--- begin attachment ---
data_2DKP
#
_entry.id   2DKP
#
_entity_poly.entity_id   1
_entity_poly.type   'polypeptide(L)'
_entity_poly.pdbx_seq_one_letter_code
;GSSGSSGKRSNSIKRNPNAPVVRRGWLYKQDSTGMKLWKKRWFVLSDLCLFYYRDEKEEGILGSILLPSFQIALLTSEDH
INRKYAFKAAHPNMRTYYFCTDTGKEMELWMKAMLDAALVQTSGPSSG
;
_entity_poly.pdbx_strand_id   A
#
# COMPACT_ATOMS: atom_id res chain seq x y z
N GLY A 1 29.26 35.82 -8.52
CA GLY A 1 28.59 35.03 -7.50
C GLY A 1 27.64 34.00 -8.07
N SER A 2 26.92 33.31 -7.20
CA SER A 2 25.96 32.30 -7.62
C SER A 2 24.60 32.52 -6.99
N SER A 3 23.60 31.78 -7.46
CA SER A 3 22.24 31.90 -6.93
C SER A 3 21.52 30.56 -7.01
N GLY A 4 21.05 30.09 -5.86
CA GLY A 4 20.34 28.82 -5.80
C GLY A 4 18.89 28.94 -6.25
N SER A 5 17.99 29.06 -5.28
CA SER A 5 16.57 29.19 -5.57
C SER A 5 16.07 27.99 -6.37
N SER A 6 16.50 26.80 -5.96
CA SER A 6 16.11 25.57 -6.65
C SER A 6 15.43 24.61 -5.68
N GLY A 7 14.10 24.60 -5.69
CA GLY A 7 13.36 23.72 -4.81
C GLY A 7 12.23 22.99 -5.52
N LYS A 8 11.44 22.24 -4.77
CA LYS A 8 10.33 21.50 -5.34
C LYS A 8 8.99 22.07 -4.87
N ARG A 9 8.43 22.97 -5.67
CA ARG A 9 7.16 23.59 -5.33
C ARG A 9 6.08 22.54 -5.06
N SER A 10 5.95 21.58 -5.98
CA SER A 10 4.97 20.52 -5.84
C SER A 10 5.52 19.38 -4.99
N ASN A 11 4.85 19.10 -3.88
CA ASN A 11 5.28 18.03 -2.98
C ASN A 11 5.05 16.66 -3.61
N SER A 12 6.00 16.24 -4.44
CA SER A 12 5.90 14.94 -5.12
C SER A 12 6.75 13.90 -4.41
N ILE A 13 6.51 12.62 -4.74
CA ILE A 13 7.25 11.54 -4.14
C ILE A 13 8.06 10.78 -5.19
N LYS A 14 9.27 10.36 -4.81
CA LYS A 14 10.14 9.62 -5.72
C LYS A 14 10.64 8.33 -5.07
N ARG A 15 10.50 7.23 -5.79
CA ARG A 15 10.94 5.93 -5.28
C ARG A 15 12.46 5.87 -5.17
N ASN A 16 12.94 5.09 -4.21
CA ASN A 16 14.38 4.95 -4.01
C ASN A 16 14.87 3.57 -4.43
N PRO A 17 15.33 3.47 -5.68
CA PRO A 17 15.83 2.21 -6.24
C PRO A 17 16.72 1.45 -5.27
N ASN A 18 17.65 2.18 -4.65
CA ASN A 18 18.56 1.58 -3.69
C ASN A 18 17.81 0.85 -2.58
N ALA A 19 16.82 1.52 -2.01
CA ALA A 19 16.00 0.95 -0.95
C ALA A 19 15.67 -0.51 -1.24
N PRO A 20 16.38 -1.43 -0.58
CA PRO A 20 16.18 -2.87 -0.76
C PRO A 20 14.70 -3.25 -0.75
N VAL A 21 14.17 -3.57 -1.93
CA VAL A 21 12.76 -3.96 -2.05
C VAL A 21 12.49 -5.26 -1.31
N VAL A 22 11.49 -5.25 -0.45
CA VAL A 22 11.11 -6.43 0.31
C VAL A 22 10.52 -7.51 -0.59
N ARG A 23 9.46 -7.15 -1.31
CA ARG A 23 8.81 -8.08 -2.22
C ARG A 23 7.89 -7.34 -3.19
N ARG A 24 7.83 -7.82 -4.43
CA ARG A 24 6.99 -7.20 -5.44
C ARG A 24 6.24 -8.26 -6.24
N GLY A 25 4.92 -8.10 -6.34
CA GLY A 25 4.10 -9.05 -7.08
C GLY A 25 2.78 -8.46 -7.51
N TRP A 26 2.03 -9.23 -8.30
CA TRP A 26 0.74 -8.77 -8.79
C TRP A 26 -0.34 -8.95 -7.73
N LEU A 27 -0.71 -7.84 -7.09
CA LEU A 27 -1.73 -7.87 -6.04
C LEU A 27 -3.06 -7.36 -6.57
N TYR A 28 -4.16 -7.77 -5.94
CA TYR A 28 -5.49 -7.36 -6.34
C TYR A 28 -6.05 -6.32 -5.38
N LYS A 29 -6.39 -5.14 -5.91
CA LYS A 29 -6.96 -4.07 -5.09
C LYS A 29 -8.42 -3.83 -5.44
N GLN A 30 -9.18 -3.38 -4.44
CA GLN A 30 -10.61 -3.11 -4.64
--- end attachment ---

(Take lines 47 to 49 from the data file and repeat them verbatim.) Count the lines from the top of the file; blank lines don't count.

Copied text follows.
N SER A 12 6.00 16.24 -4.44
CA SER A 12 5.90 14.94 -5.12
C SER A 12 6.75 13.90 -4.41